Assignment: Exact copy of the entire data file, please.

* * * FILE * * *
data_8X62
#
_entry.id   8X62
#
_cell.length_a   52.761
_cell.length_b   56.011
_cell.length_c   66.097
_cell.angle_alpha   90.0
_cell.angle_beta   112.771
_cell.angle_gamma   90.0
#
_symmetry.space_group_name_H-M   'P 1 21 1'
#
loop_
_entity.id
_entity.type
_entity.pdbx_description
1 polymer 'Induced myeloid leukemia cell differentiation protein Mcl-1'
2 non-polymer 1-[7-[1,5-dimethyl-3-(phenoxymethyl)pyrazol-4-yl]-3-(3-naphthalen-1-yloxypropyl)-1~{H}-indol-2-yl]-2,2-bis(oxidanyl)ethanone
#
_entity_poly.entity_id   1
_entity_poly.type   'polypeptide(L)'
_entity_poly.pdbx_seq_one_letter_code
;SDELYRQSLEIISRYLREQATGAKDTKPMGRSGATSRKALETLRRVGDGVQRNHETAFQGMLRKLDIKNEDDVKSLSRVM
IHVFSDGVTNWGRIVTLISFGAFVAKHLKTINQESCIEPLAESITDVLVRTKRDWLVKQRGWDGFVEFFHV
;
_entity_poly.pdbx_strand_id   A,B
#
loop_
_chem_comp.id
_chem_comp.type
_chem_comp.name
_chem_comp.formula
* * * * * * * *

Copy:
data_8X62
#
_entry.id   8X62
#
_cell.length_a   52.761
_cell.length_b   56.011
_cell.length_c   66.097
_cell.angle_alpha   90.0
_cell.angle_beta   112.771
_cell.angle_gamma   90.0
#
_symmetry.space_group_name_H-M   'P 1 21 1'
#
loop_
_entity.id
_entity.type
_entity.pdbx_description
1 polymer 'Induced myeloid leukemia cell differentiation protein Mcl-1'
2 non-polymer 1-[7-[1,5-dimethyl-3-(phenoxymethyl)pyrazol-4-yl]-3-(3-naphthalen-1-yloxypropyl)-1~{H}-indol-2-yl]-2,2-bis(oxidanyl)ethanone
#
_entity_poly.entity_id   1
_entity_poly.type   'polypeptide(L)'
_entity_poly.pdbx_seq_one_letter_code
;SDELYRQSLEIISRYLREQATGAKDTKPMGRSGATSRKALETLRRVGDGVQRNHETAFQGMLRKLDIKNEDDVKSLSRVM
IHVFSDGVTNWGRIVTLISFGAFVAKHLKTINQESCIEPLAESITDVLVRTKRDWLVKQRGWDGFVEFFHV
;
_entity_poly.pdbx_strand_id   A,B
#
loop_
_chem_comp.id
_chem_comp.type
_chem_comp.name
_chem_comp.formula